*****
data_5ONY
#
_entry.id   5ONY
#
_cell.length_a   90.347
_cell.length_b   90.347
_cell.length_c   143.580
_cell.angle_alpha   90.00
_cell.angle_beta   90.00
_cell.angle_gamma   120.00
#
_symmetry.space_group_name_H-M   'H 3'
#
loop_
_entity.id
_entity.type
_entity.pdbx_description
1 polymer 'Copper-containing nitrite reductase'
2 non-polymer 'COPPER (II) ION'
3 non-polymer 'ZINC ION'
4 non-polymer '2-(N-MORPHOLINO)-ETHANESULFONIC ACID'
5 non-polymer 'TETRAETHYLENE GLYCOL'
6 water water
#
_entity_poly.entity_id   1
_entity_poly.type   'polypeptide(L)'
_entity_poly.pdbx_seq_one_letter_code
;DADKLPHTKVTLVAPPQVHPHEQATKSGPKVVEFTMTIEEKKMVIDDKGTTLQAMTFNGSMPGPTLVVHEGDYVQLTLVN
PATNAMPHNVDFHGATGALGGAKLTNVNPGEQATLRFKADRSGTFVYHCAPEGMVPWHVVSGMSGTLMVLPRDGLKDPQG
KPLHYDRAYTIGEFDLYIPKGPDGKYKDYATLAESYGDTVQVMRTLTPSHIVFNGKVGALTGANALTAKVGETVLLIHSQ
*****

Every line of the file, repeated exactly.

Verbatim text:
data_5ONY
#
_entry.id   5ONY
#
_cell.length_a   90.347
_cell.length_b   90.347
_cell.length_c   143.580
_cell.angle_alpha   90.00
_cell.angle_beta   90.00
_cell.angle_gamma   120.00
#
_symmetry.space_group_name_H-M   'H 3'
#
loop_
_entity.id
_entity.type
_entity.pdbx_description
1 polymer 'Copper-containing nitrite reductase'
2 non-polymer 'COPPER (II) ION'
3 non-polymer 'ZINC ION'
4 non-polymer '2-(N-MORPHOLINO)-ETHANESULFONIC ACID'
5 non-polymer 'TETRAETHYLENE GLYCOL'
6 water water
#
_entity_poly.entity_id   1
_entity_poly.type   'polypeptide(L)'
_entity_poly.pdbx_seq_one_letter_code
;DADKLPHTKVTLVAPPQVHPHEQATKSGPKVVEFTMTIEEKKMVIDDKGTTLQAMTFNGSMPGPTLVVHEGDYVQLTLVN
PATNAMPHNVDFHGATGALGGAKLTNVNPGEQATLRFKADRSGTFVYHCAPEGMVPWHVVSGMSGTLMVLPRDGLKDPQG
KPLHYDRAYTIGEFDLYIPKGPDGKYKDYATLAESYGDTVQVMRTLTPSHIVFNGKVGALTGANALTAKVGETVLLIHSQ